The oldest record of the village dates back to 1295. It mentions the settlement of Crepelow, from which grain was delivered to the collegiate church in Głogów. The first information about the local church was created at the end of the 14th century in the documents of the archdeaconry of Głogów. It is written in them that in 1399 in Krzepielów (Czeplaw, later Tschepplau) there was a church where the parson Petrus Steynschin was at office. Presumably, it was still a wooden building, because the brick, late-Gothic church of St. Martin was erected in the 15th century, perhaps from the foundation of the then owners from the von Kreckwitz family.
During the triumphant Reformation in the 16th century, the family of the then owners of the village, the Schaffgotschs, gave the church to the Protestant community. In 1560, a pastor was appointed in place of the Catholic parish priest, and some time later the interior was covered with a cross-barrel vault and the interior was adapted to the requirements of a different liturgy. In 1599, a chancel and a chapel were added to the nave.
In the first quarter of the 17th century, at the beginning of the Thirty Years’ War, a Catholic priest briefly returned to the church. Soon, however, he had to flee from the Protestant Swedish army. After the end of the war, the provisions of the Peace of Westphalia were introduced, ordering the return of churches to Catholics. The church in Krzepielów was taken by the imperial and episcopal commission in 1654, although initially it lost the status of a parish. In the 18th and 19th centuries, only repairs of the building were carried out, and in 1926 the dilapidated sacristy was demolished.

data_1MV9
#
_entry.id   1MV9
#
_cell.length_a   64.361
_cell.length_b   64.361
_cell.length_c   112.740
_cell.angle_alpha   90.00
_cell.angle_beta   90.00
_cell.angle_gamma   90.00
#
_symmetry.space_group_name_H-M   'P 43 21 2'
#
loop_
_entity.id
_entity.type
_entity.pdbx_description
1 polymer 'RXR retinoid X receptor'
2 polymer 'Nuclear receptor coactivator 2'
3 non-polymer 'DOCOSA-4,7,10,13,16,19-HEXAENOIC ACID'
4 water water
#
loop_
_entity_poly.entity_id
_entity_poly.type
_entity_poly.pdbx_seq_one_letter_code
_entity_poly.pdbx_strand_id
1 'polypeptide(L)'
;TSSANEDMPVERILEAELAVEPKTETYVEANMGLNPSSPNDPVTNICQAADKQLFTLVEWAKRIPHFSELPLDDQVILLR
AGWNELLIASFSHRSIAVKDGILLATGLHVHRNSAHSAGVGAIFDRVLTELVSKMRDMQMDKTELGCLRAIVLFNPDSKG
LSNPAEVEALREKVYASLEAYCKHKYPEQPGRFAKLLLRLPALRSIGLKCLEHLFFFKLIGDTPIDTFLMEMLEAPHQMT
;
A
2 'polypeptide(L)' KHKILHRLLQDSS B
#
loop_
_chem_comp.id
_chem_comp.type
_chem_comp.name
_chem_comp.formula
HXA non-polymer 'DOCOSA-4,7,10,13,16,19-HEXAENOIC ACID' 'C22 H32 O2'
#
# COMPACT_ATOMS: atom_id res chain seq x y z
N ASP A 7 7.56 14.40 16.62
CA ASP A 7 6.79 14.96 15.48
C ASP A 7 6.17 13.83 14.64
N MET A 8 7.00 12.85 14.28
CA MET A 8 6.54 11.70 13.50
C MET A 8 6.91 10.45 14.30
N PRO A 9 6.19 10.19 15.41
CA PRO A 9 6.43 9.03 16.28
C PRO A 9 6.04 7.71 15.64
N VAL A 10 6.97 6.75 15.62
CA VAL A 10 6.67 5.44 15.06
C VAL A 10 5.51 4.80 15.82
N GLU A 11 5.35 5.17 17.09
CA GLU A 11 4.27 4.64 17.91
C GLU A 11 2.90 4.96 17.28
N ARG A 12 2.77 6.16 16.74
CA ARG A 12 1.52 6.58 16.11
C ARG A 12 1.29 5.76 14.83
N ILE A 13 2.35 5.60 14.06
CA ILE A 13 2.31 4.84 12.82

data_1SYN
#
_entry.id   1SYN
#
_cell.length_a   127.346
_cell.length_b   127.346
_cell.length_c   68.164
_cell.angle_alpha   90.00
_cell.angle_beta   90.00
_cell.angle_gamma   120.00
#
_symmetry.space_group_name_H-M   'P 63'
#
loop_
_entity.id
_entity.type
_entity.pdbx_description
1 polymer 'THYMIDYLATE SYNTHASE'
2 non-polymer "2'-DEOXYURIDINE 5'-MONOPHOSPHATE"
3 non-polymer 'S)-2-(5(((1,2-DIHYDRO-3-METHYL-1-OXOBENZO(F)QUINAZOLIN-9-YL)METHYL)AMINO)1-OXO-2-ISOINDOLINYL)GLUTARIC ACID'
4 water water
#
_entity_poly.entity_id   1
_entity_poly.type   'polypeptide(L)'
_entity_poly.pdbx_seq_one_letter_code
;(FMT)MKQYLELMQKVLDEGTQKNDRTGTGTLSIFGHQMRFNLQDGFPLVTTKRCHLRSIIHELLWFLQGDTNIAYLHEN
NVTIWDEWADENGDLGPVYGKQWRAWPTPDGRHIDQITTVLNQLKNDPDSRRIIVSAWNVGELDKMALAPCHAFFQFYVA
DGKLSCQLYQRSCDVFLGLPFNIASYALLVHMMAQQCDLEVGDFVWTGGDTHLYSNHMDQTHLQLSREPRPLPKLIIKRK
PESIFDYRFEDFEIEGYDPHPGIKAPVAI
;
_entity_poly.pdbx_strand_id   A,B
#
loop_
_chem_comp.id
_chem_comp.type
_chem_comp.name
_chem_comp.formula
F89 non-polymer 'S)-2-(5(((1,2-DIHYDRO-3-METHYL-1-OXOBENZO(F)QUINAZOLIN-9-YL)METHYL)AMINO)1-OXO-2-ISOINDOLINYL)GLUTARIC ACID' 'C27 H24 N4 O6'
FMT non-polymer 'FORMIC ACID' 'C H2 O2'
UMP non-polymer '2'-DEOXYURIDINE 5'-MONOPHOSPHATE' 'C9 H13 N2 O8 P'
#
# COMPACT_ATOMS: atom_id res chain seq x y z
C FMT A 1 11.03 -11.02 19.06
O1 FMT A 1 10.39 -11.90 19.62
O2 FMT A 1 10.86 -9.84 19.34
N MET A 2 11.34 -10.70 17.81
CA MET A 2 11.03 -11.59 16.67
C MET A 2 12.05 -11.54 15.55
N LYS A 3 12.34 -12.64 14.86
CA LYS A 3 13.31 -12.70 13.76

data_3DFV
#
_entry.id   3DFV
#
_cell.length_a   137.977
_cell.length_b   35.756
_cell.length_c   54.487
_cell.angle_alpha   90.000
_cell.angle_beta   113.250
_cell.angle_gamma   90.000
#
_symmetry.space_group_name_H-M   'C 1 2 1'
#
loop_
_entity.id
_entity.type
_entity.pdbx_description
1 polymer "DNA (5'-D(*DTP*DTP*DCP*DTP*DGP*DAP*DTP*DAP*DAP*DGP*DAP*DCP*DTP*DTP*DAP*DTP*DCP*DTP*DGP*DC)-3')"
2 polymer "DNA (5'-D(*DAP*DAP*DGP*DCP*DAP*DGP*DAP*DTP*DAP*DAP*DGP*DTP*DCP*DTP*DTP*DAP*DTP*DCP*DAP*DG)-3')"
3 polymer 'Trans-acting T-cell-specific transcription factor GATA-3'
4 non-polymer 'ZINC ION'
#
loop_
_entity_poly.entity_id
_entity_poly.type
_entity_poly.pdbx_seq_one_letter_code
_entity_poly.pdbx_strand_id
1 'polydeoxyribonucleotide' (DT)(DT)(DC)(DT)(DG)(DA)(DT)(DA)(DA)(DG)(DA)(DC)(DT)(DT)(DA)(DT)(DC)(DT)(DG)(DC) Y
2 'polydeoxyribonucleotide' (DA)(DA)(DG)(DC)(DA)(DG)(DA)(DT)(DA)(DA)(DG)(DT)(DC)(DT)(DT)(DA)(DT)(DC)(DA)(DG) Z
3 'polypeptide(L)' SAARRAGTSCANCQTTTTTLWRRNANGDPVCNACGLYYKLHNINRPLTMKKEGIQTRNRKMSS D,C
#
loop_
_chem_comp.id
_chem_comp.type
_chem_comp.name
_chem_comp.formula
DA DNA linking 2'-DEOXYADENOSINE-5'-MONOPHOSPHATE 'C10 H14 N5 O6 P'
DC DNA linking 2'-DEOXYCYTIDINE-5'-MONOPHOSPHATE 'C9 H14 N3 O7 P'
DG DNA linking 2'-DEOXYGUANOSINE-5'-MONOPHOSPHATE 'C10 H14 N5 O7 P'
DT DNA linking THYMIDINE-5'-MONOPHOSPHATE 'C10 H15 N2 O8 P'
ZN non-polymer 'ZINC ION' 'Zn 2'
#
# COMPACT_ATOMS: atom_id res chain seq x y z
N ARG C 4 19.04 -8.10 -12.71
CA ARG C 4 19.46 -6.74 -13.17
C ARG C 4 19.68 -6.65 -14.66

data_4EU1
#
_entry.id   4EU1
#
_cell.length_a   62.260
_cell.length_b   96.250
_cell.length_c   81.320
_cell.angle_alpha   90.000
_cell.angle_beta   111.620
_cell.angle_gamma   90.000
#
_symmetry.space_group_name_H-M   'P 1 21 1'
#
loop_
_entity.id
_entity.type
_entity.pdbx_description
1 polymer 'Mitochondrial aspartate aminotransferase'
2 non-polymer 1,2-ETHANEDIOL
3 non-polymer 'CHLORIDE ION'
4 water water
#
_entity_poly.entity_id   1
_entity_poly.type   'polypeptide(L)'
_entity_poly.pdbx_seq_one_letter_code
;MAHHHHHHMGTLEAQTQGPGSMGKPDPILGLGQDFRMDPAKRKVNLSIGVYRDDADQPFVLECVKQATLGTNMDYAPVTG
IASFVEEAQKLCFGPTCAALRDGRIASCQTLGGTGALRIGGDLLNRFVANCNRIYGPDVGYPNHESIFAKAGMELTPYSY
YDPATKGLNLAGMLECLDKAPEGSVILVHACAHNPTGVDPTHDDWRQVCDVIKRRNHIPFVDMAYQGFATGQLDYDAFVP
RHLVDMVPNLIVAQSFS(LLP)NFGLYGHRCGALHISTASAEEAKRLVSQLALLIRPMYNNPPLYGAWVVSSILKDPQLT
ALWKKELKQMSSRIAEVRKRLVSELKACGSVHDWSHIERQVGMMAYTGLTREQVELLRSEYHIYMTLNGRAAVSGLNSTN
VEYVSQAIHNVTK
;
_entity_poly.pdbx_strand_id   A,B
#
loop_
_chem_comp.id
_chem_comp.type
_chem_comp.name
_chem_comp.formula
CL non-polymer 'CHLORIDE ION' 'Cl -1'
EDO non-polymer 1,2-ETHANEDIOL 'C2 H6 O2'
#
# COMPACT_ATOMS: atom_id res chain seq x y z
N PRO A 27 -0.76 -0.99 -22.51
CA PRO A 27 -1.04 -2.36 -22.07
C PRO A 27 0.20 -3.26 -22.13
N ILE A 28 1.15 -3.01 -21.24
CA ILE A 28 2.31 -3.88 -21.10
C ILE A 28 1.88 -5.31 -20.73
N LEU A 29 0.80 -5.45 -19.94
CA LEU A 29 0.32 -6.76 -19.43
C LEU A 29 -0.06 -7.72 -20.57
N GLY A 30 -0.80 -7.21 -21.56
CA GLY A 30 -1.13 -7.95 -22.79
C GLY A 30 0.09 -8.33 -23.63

The church was built of bricks and erratic stones. It was situated in the middle of the village, on the grounds of an oval cemetery, on the northern side of the route to Wschowa. In the Middle Ages, it was an aisleless building, founded on a relatively short rectangular plan, without an externally separated chancel. A tower on a square plan was attached to the nave from the west, and a sacristy from the north. The facades were smooth, separated only by windows and entrance portals, originally probably with pointed heads. The corners of the nave and tower were supported by buttresses, although the interior was not vaulted in the Middle Ages. Above the wooden ceiling or open roof truss there was a high roof, based on triangular gables from the east and west (after adding the tower two half-gables).
Today, the church consists of a medieval nave (without most of the eastern wall) and a tower, as well as an ealry modern chancel and a chapel topped with Renaissance gables. The vaults inside the building are also Renaissance. The sacristy has not survived. The windows of the nave were transformed and enlarged, and the eastern gable of the nave was modernized. The Gothic character has been preserved by the massive tower with the western portal in the ground floor. The southern portal of the nave has also survived, but it is now bricked up.
Biała karta ewidencyjna zabytków architektury i budownictwa, kościół filialny p.w. św. Marcina, K.Wojciechowska, nr 4323, Krzepielów 2004.
Kowalski S., Zabytki architektury województwa lubuskiego, Zielona Góra 2010.